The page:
Used in combination with up to 5 other drugs as a treatment for Mycobacterium avium complex (MAC) and is also used to treat tuberculosis (TB).
Cycloserine, a broad-spectrum antibiotic, may be bactericidal or bacteriostatic, depending on its concentration at the site of infection and the susceptibility of the organism. Cycloserine works by blocking the formation of these peptidoglycans. By doing this the walls of the bacteria become weak and it results in the death of the bacteria
mechanism of action
Cycloserine is an analog of the amino acid D-alanine. It interferes with an early step in bacterial cell wall synthesis in the cytoplasm by competitive inhibition of two enzymes, L-alanine racemase, which forms D-alanine from L-alanine, and D-alanylalanine synthetase, which incorporates D-alanine into the pentapeptide necessary for peptidoglycan formation and bacterial cell wall synthesis.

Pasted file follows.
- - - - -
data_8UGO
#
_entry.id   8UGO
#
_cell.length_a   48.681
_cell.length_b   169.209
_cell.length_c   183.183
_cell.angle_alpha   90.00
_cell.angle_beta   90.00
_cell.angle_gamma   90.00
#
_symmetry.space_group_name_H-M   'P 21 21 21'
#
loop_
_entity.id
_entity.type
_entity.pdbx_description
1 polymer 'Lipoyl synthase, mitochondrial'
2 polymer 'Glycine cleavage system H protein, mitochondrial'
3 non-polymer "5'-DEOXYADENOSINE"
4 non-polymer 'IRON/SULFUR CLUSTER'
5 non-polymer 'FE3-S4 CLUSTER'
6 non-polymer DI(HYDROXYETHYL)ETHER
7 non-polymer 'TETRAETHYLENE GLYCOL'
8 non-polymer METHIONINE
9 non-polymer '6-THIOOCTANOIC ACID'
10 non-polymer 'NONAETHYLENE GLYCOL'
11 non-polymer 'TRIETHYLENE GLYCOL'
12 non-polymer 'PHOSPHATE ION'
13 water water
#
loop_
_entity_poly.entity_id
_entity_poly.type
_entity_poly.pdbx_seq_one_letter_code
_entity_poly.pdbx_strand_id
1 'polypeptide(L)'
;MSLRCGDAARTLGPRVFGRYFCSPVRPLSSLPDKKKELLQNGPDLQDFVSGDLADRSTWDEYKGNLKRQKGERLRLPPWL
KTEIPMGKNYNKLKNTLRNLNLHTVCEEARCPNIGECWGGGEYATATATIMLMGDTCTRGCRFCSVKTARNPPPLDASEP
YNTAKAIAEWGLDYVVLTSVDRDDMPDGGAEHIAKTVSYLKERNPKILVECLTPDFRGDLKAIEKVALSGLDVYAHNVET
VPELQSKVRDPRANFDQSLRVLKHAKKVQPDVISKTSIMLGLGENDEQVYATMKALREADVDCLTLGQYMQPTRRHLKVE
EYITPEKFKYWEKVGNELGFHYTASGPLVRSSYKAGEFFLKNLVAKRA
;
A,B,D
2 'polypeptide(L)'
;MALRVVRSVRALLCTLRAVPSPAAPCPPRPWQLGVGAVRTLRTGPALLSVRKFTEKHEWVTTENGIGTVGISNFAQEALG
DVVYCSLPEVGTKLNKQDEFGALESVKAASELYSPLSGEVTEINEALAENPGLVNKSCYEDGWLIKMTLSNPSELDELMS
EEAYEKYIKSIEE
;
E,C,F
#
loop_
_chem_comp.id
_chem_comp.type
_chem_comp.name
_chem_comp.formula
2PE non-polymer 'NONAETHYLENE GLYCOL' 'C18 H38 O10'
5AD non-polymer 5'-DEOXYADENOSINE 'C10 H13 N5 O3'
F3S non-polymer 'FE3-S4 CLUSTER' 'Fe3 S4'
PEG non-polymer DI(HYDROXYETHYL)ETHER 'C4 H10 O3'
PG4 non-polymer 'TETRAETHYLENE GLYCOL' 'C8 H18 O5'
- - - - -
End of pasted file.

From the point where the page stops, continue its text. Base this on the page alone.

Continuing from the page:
in mouse is 5290 mg/kg, and in rat is over 5000 mg/kg. Symptoms of a cycloserine overdose include drowsiness, confusion, headache, dizziness, irritability, numbness and tingling, difficulty speaking, paralysis, abnormal behavior, seizures, and unconsciousness.
Rapidly and almost completely absorbed (70 to 90%) from the gastrointestinal tract following oral administration.
Half-life in patients with normal renal function is 10 hours, and is prolonged in patients with impaired renal function.